Carbon nanotubes as catalyst support material

PRES 19

Leonard S. Fifield, leonard.fifield@pnl.gov, J. Timothy Bays, R. Shane Addleman, shane.addleman@pnl.gov, Thomas H. Peterson, and Yuehe Lin, yuehe.lin@pnl.gov. Pacific Northwest National Laboratory, P.O. Box 999, Battelle Blvd, Richland, WA 99352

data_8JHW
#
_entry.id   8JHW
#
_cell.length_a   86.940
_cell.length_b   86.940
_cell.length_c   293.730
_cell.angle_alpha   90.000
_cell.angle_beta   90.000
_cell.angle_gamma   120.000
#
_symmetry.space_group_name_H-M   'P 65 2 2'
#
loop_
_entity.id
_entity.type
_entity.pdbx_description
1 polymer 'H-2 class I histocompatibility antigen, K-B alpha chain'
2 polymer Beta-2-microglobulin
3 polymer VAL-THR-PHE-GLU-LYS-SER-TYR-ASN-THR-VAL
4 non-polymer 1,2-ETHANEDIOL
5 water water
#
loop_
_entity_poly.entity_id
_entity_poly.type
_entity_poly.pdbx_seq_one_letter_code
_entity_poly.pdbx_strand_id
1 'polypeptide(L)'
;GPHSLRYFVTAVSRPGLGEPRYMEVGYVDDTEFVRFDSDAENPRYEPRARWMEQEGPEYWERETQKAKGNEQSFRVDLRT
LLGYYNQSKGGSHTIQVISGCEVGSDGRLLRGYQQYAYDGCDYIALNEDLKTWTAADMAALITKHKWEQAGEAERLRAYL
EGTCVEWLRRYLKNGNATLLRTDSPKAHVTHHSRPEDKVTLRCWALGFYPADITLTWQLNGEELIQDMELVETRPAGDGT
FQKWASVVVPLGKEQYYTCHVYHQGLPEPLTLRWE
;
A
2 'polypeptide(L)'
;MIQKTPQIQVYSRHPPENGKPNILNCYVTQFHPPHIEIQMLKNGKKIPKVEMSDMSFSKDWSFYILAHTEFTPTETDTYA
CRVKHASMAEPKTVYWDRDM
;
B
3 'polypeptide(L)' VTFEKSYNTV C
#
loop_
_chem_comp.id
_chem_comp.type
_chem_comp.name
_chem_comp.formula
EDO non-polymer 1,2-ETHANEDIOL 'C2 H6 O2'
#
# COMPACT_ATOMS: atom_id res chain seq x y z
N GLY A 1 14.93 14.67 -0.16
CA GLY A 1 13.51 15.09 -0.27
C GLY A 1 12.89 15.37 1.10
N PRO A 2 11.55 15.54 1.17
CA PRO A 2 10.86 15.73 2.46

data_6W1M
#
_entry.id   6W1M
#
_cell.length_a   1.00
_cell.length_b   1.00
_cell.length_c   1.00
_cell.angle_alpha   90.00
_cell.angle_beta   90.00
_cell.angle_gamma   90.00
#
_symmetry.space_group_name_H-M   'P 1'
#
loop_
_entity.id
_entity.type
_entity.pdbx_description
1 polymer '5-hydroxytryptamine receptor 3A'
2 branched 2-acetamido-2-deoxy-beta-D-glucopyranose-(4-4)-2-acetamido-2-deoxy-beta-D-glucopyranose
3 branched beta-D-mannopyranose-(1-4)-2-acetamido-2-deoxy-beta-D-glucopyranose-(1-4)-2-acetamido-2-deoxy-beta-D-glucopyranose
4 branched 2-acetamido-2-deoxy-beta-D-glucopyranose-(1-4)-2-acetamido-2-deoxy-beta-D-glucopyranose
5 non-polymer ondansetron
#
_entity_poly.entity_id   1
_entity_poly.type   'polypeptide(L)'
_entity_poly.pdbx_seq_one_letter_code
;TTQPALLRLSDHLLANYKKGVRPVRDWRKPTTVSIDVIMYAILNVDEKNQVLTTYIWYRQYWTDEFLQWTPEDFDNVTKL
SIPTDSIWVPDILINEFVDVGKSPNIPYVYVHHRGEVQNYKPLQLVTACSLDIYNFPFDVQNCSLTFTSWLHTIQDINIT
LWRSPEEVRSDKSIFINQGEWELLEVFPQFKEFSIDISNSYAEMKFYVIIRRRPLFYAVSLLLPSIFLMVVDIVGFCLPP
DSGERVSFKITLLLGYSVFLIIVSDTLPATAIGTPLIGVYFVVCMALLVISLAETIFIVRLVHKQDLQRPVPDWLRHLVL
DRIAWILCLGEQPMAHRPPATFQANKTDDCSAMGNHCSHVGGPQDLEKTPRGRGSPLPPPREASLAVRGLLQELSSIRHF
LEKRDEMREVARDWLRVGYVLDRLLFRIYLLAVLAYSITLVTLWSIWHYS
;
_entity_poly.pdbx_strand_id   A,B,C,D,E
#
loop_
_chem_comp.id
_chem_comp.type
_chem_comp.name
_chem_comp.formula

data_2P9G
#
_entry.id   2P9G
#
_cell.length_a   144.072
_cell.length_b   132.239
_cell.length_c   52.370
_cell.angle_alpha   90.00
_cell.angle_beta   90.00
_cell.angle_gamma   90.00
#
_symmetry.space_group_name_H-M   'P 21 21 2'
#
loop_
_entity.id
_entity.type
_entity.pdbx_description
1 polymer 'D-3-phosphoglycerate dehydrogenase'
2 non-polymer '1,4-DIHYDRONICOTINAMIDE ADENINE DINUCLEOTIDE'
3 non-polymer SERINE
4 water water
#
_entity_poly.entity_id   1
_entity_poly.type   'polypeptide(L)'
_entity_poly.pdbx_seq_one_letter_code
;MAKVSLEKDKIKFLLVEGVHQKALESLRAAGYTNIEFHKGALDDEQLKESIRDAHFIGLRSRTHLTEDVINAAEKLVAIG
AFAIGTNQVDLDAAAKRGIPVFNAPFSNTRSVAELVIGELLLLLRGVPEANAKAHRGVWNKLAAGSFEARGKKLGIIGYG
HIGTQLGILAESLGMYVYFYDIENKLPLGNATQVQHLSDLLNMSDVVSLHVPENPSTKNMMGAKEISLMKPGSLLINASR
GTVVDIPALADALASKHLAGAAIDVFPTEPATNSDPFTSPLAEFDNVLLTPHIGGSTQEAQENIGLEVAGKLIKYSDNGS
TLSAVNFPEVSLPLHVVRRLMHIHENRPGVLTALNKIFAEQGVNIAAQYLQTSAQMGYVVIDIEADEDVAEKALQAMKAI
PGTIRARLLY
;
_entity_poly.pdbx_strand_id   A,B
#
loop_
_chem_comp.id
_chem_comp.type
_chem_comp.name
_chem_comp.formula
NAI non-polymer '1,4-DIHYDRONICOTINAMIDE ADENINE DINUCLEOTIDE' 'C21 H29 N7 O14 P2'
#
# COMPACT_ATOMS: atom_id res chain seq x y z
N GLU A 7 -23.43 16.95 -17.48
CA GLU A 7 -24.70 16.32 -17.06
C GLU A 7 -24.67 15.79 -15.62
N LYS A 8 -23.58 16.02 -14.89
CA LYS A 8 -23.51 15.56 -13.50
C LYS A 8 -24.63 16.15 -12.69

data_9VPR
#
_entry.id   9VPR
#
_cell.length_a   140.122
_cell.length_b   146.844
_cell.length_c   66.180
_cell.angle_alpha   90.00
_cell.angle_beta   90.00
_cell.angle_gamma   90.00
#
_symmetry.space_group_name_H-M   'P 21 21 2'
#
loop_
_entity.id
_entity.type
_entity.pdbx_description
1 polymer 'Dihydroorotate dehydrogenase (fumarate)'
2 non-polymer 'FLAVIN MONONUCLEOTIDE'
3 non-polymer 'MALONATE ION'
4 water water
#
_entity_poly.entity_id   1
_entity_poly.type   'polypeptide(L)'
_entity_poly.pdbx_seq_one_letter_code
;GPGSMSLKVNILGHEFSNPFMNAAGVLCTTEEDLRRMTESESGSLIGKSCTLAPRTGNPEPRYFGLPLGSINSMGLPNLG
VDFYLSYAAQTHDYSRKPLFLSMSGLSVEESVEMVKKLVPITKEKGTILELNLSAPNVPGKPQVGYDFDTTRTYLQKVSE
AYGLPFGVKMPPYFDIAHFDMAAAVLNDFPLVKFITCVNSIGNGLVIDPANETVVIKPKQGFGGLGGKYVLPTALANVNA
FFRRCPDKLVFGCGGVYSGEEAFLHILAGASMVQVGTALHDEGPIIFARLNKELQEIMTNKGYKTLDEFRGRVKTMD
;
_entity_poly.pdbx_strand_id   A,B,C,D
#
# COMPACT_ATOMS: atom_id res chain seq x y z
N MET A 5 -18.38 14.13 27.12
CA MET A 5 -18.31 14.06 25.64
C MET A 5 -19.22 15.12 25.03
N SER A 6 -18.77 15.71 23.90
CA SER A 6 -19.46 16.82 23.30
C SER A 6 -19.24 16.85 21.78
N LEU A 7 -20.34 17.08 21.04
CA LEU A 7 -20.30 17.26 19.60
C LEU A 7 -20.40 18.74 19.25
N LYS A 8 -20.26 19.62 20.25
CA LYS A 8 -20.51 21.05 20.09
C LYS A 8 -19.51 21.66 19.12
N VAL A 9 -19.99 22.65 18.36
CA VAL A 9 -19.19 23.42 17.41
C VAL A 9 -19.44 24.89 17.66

Carbon nanotubes (CNTs) represent a unique and interesting material for use as a catalyst support. The electrical and thermal properties of CNTs make them appealing for electrocatalytic reactions and reactions requiring rapid heat transfer. The convex outer surface and well-defined nanoscale inner surface of CNTs may offer unequaled opportunities to optimize reaction rates and mechanisms/products. In addition to established techniques for metal particle deposition onto CNTs for heterogeneous reactions, recently developed chemical methods encourage the envisioning of CNTs modified with homogeneous-style catalytic reaction sites. Controlled chemical modification of CNTs may enable engineering of active site local environment and may thus facilitate the optimization of reaction selectivity (product control) and the realization of new functionalities such as multi-step reactions. The potential of carbon nanotube-based support materials to improve the performance of current catalytic systems and to create new opportunities in catalysis make them the topic of ongoing research.